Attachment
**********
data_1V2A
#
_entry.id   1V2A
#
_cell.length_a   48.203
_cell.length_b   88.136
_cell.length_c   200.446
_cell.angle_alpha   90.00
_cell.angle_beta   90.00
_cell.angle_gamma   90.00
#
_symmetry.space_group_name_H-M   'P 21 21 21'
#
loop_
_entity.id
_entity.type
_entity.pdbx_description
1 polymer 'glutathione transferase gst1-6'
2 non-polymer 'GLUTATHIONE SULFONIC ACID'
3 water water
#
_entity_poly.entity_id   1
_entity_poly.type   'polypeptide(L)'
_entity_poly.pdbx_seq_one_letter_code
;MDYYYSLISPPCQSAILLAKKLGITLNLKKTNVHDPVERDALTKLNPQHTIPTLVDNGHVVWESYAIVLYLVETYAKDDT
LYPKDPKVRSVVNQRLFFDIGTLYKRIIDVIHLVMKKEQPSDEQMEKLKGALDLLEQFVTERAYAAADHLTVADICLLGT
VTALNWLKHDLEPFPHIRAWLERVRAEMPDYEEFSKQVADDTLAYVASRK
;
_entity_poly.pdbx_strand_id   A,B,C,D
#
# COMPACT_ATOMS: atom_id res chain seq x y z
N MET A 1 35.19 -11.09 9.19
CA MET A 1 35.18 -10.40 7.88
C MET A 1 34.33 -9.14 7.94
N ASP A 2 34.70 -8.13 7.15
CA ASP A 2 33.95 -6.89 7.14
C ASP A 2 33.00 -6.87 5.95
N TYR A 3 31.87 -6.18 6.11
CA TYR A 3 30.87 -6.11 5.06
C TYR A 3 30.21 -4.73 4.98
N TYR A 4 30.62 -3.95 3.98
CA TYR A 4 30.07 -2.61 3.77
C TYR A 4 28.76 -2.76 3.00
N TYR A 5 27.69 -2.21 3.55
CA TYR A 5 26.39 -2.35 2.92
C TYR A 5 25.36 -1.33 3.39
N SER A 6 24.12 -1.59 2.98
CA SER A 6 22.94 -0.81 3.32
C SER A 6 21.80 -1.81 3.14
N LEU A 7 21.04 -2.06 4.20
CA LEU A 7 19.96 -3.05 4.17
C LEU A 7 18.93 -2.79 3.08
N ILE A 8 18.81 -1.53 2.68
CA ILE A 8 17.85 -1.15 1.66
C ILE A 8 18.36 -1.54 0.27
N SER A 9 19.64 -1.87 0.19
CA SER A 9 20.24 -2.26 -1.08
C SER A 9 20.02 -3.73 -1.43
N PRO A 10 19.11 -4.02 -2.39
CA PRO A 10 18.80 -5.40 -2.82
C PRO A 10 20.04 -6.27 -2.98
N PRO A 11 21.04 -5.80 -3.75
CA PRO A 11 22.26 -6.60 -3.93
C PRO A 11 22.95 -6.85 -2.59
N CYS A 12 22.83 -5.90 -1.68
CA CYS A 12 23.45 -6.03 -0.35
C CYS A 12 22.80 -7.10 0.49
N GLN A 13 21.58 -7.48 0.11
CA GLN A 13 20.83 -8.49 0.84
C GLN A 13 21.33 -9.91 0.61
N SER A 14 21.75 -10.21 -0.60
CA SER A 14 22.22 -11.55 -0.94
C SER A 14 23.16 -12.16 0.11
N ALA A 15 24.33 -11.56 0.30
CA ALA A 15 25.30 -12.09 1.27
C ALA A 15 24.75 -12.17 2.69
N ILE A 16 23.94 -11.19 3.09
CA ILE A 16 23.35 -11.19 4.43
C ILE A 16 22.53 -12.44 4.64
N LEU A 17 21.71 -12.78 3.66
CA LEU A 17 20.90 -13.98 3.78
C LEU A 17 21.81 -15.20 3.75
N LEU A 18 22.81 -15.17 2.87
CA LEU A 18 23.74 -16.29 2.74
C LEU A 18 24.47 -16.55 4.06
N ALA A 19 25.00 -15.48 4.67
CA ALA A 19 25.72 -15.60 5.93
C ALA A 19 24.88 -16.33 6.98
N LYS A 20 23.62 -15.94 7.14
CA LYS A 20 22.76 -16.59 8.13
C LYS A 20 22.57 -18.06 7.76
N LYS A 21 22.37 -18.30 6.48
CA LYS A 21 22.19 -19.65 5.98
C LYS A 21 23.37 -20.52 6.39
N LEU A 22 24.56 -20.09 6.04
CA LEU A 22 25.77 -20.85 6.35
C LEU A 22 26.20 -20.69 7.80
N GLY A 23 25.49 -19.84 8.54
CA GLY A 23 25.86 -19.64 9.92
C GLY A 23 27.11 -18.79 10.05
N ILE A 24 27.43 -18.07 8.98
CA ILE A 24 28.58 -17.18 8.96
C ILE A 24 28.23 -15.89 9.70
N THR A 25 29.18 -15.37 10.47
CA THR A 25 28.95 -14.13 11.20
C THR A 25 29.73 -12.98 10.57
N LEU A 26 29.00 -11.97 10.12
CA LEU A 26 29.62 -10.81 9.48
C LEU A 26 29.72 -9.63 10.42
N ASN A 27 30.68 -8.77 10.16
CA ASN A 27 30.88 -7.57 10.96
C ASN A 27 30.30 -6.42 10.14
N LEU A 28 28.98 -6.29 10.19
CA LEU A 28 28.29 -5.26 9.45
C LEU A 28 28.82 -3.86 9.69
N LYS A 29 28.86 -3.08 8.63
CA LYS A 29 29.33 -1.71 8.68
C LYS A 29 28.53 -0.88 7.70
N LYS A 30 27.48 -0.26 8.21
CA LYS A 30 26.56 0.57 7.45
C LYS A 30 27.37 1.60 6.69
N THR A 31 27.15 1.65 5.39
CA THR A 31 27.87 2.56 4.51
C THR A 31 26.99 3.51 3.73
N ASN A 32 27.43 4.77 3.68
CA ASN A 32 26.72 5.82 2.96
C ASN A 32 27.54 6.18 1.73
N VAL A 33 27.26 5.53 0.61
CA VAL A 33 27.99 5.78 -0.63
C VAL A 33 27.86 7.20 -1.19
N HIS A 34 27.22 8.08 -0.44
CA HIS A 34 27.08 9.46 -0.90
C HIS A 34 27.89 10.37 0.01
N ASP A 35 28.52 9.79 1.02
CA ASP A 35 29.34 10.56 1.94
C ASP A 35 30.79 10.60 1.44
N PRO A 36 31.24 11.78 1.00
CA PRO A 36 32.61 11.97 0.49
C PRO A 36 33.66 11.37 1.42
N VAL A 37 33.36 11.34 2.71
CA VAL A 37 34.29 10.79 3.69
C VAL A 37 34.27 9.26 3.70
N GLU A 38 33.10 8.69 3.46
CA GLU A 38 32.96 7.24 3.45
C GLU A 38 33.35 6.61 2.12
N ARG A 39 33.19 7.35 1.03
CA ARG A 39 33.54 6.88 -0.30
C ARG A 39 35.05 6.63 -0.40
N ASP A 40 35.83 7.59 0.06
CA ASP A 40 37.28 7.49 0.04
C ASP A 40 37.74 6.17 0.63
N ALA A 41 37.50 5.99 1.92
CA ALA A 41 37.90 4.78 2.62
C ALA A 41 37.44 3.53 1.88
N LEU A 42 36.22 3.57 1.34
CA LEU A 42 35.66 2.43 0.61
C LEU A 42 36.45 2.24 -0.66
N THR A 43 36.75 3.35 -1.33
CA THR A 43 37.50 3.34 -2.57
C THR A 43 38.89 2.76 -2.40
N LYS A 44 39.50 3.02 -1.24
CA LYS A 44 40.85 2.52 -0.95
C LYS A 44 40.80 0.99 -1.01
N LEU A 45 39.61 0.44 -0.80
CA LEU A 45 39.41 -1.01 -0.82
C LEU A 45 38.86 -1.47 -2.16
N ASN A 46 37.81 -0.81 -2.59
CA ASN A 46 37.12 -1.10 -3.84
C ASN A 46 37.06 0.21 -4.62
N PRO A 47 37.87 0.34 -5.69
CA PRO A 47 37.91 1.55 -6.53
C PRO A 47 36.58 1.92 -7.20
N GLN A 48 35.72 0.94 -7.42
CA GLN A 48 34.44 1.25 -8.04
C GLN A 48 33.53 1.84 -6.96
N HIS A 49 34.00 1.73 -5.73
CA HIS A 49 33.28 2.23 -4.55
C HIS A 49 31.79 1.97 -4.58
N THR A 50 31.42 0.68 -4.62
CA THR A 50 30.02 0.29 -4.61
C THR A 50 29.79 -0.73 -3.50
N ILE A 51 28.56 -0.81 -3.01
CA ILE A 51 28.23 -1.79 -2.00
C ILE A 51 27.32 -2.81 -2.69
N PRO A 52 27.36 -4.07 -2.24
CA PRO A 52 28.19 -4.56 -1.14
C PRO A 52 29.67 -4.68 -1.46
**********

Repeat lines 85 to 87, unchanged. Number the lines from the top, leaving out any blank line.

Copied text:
C LEU A 18 24.47 -16.55 4.06
N ALA A 19 25.00 -15.48 4.67
CA ALA A 19 25.72 -15.60 5.93